Voters eschew typical tuners for eclectic blend

Audio pros across the country had an almost universal reaction to this year’s sound nominations — surprise.

Many were looking for the musicals “Sweeney Todd” and “Hairspray” to be included. Others thought blockbusters like “American Gangster” and “Pirates 3” were naturals.

In their place, though, were films that ran the thematic and aural gamut, including “There Will be Blood,” “No Country for Old Men,” “Transformers,” “Ratatouille,” “The Bourne Ultimatum” and “3:10 to Yuma.”

Not having a musical in the mix is a bit of a switch for the Academy. Over the past six years there has only been one other year (2003) where a musical wasn’t nominated in the sound mixing category.

The blend of styles in each category, reports multiple Oscar winner Randy Thom, is good for all concerned. “I think when you have all blockbuster action films nominated, you don’t have much of a choice. It’s really wonderful to have some full-on action films and some much more eccentric and subtle tracks.”

Over the past decade, Academy members have tended to cast their votes for epics in the sound editing category. In 1997, “Titanic” won the award, followed by “Saving Private Ryan,” “The Lord of the Rings: The Two Towers” and “Master and Commander.” Last year’s winner was “Letters From Iwo Jima.”

The key, those working in sound agree, is following the letter of the nomination. “The award is for the best sound contribution,” says Scott Millan, who is nominated for “The Bourne Ultimatum” this year. “So, we have to have highlighted the story without being obvious.”

In the sound mixing category, the criteria are a bit different, which leads to a broader range of winning films, including musicals. Oscar-winning mixer Paul Massey isn’t surprised when a musical receives the award. “I think there is a portion of the membership of the Academy that thinks of good sound when it hears music,” he says.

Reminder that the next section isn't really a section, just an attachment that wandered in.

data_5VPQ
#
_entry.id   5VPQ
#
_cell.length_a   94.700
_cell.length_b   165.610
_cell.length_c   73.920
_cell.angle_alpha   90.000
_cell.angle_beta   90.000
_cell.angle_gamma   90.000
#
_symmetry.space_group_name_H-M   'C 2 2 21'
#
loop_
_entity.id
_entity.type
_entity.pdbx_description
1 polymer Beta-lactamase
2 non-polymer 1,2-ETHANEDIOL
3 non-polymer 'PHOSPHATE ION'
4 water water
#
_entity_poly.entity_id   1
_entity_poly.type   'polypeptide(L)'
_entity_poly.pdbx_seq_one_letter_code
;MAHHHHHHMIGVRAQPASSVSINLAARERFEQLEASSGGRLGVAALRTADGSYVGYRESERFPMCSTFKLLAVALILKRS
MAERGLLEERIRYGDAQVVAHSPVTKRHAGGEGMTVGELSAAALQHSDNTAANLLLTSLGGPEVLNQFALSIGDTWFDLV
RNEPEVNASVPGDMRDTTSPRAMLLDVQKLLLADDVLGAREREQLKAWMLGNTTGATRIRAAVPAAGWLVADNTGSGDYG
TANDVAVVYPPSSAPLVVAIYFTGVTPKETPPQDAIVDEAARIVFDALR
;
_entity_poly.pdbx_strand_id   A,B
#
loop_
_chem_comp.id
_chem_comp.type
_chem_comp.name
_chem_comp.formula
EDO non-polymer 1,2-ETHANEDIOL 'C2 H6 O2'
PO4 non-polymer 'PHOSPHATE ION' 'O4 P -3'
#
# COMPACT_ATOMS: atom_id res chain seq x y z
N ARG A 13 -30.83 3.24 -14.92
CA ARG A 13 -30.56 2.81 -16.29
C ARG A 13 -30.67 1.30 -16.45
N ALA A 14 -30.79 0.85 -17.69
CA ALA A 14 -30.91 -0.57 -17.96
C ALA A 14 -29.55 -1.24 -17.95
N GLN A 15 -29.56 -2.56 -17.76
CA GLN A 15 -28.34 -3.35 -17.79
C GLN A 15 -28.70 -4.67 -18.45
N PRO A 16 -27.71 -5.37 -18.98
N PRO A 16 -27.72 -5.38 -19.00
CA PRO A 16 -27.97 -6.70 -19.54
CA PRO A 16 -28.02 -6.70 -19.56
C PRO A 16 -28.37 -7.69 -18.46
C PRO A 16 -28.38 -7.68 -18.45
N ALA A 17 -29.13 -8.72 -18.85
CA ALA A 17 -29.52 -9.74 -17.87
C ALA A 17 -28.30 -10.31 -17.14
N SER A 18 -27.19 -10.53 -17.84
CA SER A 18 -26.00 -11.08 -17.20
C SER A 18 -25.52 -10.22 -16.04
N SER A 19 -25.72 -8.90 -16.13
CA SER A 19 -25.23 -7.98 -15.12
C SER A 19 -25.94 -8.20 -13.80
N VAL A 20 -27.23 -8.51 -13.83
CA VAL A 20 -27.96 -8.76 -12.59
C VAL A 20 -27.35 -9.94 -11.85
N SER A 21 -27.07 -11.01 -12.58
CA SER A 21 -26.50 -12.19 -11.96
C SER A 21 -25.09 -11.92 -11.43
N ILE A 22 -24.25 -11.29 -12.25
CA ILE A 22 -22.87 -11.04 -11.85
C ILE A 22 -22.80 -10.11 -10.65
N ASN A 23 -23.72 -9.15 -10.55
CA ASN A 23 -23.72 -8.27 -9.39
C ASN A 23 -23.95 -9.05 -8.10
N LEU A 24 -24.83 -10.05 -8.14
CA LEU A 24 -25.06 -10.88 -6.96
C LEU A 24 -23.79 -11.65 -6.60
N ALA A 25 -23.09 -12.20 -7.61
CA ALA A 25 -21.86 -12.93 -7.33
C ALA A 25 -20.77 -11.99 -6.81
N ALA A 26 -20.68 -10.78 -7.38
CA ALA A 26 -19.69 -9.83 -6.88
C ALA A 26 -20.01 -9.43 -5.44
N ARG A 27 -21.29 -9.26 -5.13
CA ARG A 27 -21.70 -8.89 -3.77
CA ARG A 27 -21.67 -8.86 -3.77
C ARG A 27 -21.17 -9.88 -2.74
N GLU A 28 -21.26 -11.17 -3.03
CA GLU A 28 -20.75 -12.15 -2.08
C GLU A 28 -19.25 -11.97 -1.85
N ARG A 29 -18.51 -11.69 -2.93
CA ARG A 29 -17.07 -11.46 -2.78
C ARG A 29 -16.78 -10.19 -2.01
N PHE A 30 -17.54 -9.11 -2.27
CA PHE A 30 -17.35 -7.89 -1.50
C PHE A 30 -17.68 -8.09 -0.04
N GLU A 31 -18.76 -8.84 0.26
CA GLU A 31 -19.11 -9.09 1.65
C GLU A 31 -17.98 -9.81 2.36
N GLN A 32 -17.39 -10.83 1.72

Greg P. Russell, who is up for a sound-mixing Oscar with his partner Kevin J. O’Connell for the pair’s work on “Transformers,” has had firsthand experience with those feelings. O’Connell and Russell have been beaten out for the Oscar by mixers on musicals in three of the last four years.

“It’s such different criteria as far as mixing,” Russell says. “It’s unfortunate that the collective membership doesn’t differentiate between great music versus sound mixing as a whole in terms of creating a complete new world.”

History shows when a musical doesn’t win, a film that takes viewers into a new world a la “Transformers” or a time in history like “3:10 to Yuma” has a good chance: 1999’s award went to “The Matrix,” the 2000 kudo to “Gladiator” and the 2005 trophy to “King Kong.”

So, given the Academy’s history, an educated deduction could be made about who will be winning this year. At the same time, none of the nominees is willing to hazard a guess. “It’s hard to judge the mood of the Academy,” Thom says with a laugh. “I wouldn’t even begin to know how to predict.”

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